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    1. My neighbor is Canadian, and I love talking to her. 😎
      Quite interesting to note that you don’t hear purse here. Where I’ve lived (Texas and in the Midwest) we say purse. Wallet is for ladies, and billfold for gentlemen. We don’t use pocketbook at all!
      I do love to hear how other places say things.

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      1. From what I gather, Australia is a lot closer in language and such to Canada than it is the USA. Probably because we’re both Commonwealth countries. (I love having a queen! Even if we still have our own form of government and everything here, I still love being able to claim the royal family as ours) It totally fascinates me all the different ways people say things. So cool. Hope you’ve enjoyed the hunt, Misty!

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      2. I think my mother called it a billfold so it may have been the opposite for her. I call it a wallet.

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    2. Thanks Kym! Nice to meet you too 🙂 As to the whole purse, pocketbook, billfold, wallet situation… That completely confuses me. I keep my wallet (which has money/coins/cards inside it) inside my handbag (which is like a carry all bag (to keep keys, wallet, phone, tissues, etc) that goes over my arm/shoulder and I take pretty much everywhere. I have no idea what that translates to in American. Hence that one not getting on the list! Ha! It’s all so fascinating to me. Thanks for stopping by!

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    1. Isn’t it! I love finding all these new words and phrases. Glad I’m not the only one. Thanks for being part of the hunt! Hope you’ve enjoyed yourself 🙂

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  5. I’m a South African living in the USA and would personally love to have books written in Australian English and set there too. Just my two cents. 😁😁
    I think it’s great to have good fiction, captivating story and you learn culture too.
    Hint hint. 😉

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    1. Hi Lize 🙂 My books might not be set in Australia but there are lots which are. My favorites are Kara Isaac’s ‘Then There Was You’ and Jessica Kate’s ‘A Girl’s Guide to the Outback’. They’re both a lot of fun! I’m with you with loving books set in other cultures though. I love learning about other places and people. Thanks for being part of the hunt!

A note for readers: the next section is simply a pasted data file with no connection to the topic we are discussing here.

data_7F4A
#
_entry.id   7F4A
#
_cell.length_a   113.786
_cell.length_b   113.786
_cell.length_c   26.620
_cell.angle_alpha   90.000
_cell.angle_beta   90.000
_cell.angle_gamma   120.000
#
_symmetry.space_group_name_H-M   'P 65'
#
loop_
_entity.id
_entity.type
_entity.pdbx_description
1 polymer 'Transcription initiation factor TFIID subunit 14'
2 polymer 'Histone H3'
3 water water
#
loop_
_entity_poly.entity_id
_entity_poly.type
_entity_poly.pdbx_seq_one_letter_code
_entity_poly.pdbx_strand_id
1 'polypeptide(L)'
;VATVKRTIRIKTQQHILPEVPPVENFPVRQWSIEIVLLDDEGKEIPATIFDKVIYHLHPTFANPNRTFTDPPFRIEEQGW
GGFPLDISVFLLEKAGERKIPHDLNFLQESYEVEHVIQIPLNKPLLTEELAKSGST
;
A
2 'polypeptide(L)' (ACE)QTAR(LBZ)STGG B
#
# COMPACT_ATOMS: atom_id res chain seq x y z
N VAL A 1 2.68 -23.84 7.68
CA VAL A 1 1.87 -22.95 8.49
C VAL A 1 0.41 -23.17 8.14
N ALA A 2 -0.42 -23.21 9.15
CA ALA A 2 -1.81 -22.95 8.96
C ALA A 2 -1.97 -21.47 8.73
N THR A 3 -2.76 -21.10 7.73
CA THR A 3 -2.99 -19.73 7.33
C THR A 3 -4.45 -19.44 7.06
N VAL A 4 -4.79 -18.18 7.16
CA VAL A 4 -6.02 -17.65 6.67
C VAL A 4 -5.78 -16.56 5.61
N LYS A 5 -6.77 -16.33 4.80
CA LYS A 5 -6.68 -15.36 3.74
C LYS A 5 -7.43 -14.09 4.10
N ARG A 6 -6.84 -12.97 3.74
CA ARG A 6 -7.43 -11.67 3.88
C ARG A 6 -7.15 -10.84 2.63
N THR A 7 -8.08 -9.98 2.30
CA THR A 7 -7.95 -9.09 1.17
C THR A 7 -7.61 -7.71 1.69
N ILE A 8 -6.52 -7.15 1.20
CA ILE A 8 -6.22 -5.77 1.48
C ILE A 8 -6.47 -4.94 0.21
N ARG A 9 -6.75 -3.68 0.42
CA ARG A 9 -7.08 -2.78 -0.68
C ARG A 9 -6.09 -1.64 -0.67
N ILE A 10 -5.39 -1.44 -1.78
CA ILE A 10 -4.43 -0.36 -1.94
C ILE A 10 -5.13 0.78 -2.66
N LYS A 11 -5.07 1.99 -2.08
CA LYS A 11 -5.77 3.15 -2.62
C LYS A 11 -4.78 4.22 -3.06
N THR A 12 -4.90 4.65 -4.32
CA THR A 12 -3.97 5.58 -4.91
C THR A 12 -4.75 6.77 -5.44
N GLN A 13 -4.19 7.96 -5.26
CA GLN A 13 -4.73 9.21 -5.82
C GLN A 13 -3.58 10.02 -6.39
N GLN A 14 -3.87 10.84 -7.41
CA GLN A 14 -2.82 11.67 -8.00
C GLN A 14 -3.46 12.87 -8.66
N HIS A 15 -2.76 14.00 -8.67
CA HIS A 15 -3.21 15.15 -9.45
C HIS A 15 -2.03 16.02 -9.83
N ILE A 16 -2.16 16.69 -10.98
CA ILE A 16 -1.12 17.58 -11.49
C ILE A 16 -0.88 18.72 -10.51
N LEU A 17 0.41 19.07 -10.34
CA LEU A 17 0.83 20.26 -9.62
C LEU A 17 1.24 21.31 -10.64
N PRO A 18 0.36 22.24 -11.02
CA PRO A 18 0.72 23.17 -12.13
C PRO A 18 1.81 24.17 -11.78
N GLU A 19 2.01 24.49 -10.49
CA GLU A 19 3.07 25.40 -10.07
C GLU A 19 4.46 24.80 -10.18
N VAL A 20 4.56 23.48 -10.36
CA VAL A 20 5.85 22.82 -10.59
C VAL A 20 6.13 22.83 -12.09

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  6. I enjoy reading books set in different countries. It is fun to see the different words used. Thank you for being part of the Scavenger Hunt.

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    1. It’s fascinating, isn’t it! I’ve learnt so much about both the USA and England (among other countries) through reading books. I love it! Thanks for stopping by!

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  7. I have come across many different words over the years of reading and they are: Blasphemy, Gerrymandering, Dastardly, and Ubiquitous.

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    1. They’re great words! Dastardly makes me think of villains in masks :p I’ve never heard of gerrymandering. Will have to look that one up. Thanks for being part of the hunt!

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    1. Oh yay!! This makes me smile 🙂 Hope you like them! Thanks for stopping by. Hope you’ve enjoyed the hunt!

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  8. I’m so amused by this entire post! My BFF lives in Victoria and I got a crash course in all things Aussie! Capsicum is one of my favorite words (my favorite phrase is “a sparrow’s fart”, for obvious reasons!) and I’ve picked up torch, bench, chook, and several others along the way. Thanks for the giggle, and the giveaway!

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    1. You’re very welcome 🙂 So glad you enjoyed the post. I had a lot of fun writing it. Hope your friend is doing okay with all the lockdowns in Victoria. They’ve had a tough year 😦

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  9. Sometimes I get confused by words that are written by authors from other regions in the United States. I just grab my dictionary or head over to a search engine to figure out what was meant if I can’t pick it up from the reading itself. Dialect can be especially confusing (as Suzanne Woods Fisher mentioned in her post on stop 2).